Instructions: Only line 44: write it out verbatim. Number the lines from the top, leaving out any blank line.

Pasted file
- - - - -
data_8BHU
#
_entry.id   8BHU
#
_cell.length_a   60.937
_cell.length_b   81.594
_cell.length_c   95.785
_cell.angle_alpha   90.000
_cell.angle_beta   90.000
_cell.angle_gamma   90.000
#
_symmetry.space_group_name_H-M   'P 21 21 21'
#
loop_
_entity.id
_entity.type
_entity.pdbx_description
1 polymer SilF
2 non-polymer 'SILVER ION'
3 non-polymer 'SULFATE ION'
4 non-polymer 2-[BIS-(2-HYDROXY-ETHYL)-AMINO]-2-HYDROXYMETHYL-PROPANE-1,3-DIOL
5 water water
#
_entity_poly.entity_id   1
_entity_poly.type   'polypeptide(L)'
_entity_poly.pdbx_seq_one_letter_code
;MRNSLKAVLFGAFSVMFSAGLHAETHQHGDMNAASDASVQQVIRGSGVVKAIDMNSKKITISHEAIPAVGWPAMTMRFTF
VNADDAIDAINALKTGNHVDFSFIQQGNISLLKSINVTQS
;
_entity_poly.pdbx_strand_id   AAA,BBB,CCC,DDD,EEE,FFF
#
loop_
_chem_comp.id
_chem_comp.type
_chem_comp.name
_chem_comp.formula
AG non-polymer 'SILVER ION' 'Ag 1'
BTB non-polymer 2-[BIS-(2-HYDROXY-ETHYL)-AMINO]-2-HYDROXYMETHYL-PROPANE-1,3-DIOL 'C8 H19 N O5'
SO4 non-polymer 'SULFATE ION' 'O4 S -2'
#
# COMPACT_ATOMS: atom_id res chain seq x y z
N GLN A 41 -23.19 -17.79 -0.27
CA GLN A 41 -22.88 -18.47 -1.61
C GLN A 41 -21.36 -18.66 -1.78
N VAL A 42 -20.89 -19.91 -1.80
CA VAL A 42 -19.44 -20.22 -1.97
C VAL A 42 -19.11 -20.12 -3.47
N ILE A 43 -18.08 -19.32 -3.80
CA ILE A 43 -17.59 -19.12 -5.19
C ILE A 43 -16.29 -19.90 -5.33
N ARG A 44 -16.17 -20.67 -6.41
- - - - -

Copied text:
C GLN A 41 -21.36 -18.66 -1.78